January 13, 2020
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Vaccine mandates boost coverage in Europe

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Mallory K. Ellingson, MPH, PhD  
Mallory K. Ellingson
Peter J. Hotez, MD, PhD 
Peter J. Hotez

European countries that mandated vaccination and imposed stiffer financial penalties for noncompliance had higher vaccination coverage against measles and pertussis, according to a study covering 29 European countries published in Pediatrics.

“Clinicians should be aware of the vaccine mandate policy in their state or country and be prepared to discuss it with patients,” Mallory K. Ellingson, MPH, PhD student in the department of epidemiology of microbial diseases at the Yale School of Public Health , told Healio. “Our findings add to the existing body of literature in support of the use of vaccine mandates generally as a tool to improve vaccination rates.”

In the United States, vaccine exemption rates among kindergarteners steadily rose during the 2018-2019 school year. Although vaccine laws in California introduced in 2015 have improved vaccine uptake among kindergarteners in that state, laws banning personal belief exemptions for children have shown only modest results.

“Since 2016 we've seen a marked increase in the number of measles cases in both Europe and the United States, with some numbers in Europe indicating that more than 100,000 cases occurred in 2019,” Peter J. Hotez, MD, PhD, professor of pediatrics and dean of the National School of Tropical Medicine at Baylor College of Medicine, told Healio. “Much of this rise is due to the spread of vaccine hesitancy, in part because of expanding bandwidth of an anti-vaccine movement that began in the early 2000s.”

Sean T. O’Leary, MD, MPH 
Sean T. O’Leary
Yvonne  Maldonado 
Yvonne A. Maldonado

Impact on vaccine coverage, disease incidence

Using data from the European CDC and WHO, researchers examined whether a country’s mandatory vaccination policies had an impact on measles and pertussis vaccine coverage and the annual disease incidence in Europe.

Mandatory vaccination was associated with a 3.71 (95% CI, 1.68-5.74) percentage point increase in the prevalence of measles vaccination and a 2.14 (95% CI, 0.13-4.15) percentage point increase in pertussis vaccination compared with countries without mandatory vaccination laws, researchers said. However, mandatory vaccination was associated with a decrease in measles incidence only in countries that prohibited nonmedical exemptions (adjusted incidence rate ratio = 0.14; 95% CI, 0.05-0.36), and no significant association was found between mandatory vaccination and the incidence of pertussis.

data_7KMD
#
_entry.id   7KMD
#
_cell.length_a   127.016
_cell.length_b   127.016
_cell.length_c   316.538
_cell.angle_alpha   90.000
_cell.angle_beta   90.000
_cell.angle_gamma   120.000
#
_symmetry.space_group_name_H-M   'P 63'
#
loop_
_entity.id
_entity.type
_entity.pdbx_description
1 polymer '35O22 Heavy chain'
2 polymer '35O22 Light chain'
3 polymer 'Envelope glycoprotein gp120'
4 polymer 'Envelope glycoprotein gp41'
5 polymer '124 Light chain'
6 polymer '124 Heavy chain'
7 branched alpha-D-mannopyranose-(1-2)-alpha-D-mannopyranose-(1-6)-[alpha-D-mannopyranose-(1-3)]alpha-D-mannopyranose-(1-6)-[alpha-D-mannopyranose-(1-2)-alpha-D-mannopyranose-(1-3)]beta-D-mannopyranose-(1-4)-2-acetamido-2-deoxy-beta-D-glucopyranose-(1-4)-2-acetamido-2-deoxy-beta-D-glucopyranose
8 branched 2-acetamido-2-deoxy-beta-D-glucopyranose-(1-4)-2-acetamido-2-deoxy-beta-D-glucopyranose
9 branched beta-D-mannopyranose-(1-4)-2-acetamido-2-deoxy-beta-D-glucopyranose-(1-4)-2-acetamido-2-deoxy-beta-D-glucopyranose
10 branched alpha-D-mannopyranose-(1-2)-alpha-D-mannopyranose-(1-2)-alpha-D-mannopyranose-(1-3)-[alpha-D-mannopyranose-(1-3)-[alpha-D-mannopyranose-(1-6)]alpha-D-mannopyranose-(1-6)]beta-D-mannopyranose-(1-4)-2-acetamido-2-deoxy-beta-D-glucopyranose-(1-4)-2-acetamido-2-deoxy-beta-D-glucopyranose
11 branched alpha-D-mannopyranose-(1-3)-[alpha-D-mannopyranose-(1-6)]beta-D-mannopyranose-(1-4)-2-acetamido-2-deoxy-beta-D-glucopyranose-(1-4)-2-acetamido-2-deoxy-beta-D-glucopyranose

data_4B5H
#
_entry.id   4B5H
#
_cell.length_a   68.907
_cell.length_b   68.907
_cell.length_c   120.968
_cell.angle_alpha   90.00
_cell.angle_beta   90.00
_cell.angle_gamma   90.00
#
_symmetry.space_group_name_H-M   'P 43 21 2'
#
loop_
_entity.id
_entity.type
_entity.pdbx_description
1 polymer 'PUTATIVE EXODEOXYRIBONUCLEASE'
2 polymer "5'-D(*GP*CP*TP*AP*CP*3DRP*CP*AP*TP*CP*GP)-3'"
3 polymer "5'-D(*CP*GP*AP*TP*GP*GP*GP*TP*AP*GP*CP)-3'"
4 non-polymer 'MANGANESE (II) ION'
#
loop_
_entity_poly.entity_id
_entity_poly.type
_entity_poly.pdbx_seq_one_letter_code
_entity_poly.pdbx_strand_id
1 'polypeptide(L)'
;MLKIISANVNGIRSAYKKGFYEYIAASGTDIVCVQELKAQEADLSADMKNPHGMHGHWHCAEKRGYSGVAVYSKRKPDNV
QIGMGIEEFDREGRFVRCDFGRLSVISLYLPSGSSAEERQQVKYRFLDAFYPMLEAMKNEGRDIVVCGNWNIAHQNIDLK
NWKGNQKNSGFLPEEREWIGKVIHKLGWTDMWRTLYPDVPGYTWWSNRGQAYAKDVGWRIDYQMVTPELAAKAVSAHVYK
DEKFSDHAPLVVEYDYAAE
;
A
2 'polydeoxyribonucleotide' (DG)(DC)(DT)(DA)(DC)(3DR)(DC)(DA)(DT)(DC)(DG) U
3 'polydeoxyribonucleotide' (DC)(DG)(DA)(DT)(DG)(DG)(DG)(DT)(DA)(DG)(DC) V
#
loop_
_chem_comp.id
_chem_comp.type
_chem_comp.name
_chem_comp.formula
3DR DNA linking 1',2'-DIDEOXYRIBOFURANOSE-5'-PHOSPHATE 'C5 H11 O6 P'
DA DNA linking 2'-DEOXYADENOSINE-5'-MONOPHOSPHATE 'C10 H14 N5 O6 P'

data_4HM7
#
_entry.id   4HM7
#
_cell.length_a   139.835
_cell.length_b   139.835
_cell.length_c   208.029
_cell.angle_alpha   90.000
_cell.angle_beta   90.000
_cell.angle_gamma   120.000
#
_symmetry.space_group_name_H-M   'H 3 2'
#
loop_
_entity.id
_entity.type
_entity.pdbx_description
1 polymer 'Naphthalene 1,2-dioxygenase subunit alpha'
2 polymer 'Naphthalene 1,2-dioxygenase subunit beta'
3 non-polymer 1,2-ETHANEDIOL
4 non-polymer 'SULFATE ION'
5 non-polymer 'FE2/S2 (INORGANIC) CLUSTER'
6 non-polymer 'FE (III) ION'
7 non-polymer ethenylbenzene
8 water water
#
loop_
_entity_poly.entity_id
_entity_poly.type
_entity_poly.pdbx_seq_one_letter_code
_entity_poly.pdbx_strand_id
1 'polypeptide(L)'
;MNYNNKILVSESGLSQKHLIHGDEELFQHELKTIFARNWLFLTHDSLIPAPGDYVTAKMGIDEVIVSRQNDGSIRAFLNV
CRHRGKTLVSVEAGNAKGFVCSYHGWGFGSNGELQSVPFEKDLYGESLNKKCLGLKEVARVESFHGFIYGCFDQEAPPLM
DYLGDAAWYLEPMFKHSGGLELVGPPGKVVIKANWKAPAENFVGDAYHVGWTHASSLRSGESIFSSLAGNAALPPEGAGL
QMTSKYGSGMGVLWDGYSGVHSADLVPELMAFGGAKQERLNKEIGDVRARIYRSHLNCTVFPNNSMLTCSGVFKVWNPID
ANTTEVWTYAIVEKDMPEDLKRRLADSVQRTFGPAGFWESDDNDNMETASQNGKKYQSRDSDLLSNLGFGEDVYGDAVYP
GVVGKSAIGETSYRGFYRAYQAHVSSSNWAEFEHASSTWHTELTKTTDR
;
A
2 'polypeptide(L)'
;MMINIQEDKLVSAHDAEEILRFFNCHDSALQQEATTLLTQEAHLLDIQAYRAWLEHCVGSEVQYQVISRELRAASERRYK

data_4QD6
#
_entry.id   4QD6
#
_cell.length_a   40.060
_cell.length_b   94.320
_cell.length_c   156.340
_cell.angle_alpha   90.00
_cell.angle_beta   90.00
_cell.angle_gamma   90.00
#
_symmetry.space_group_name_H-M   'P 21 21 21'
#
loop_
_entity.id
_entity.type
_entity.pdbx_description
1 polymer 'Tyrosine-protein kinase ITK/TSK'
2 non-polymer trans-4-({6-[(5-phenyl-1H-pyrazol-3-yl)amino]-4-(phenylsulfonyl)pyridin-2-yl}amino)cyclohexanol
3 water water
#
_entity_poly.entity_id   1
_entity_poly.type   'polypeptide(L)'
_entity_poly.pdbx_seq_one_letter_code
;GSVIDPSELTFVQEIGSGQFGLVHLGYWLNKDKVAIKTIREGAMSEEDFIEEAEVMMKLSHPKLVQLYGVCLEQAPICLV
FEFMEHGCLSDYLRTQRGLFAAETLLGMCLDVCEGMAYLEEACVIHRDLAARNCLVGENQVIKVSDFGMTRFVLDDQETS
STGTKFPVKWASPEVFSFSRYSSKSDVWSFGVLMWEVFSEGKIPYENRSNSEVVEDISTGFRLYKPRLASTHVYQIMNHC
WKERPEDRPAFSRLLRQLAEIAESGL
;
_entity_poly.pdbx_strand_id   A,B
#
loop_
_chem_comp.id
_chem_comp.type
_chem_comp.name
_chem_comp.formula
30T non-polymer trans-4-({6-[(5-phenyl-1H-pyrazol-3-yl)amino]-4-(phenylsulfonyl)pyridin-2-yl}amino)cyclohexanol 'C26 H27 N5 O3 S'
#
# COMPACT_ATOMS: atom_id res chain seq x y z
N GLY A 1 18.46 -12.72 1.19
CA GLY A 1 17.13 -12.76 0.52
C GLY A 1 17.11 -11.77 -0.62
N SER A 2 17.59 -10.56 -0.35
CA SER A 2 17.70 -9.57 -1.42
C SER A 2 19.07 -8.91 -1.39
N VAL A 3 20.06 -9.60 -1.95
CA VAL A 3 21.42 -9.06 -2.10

Mandatory vaccination was associated with a 3.71 percentage point increase in prevalence of measles vaccination and a 2.14 percentage point increase in pertussis vaccination in European countries with mandatory vaccination policies.
Source: Adobe Stock

Although mandatory vaccination overall did not have an impact on the incidence of both diseases, financial penalties did. Countries that imposed fines had incidence rates of less than half that of countries without mandatory vaccination policies for measles and pertussis. Researchers also said that among countries that impose a fine for noncompliance by parents, every 500 euro increase in the maximum possible penalty was associated with an increase of 0.8 points for measles vaccination coverage (95% CI, 0.5-1.15) and an increase of 1.1 percentage points for pertussis vaccination coverage (95% CI, 0.95-1.3).

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Ellingson noted that one of the study’s major limitations was its cross-sectional design, which meant that only current vaccine policies were included for analysis.

“To really know what impact a change in vaccine policy can have, both researchers and policy makers should carefully monitor vaccine acceptance rates and vaccine attitudes whenever there is a change in vaccine policy,” Ellingson said.

‘Crises of their own making’

“It is unfortunate that in 2019, highly resourced regions, such as the United States and Europe, continue to struggle with health crises of their own making,” Sean T. O’Leary, MD, MPH, associate professor of pediatric infectious diseases at the University of Colorado School of Medicine, and Yvonne A. Maldonado, MD, professor of pediatric infectious diseases at Stanford School of Medicine, wrote in an accompanying editorial. “The causes of vaccine hesitancy are multifactorial, and although the scientic and medical community can conveniently point to the small but vocal group of anti-vaccination activists as the cause of this health crisis, we must also consider how to best address the root causes of this pervasive movement.”

Hotez, who was not involved with the study, noted that public opinion is important in improving vaccination rates.

“Changing policies and laws will not change hearts and minds, and for that we'll need to simultaneously create a more robust system of advocacy for vaccines, especially for routine childhood immunizations and for the HPV vaccine,” Hotez said. – by Eamon Dreisbach

References:

O’Leary ST, et al. Pediatrics. 2020;doi:10.1542/peds.2019-2436.

Vaz OM, et al. Pediatrics. 2020;doi:10.1542/peds.2019-0620.

Disclosures: Ellingson, Hotez, O’Leary and Maldonado report no relevant financial disclosures.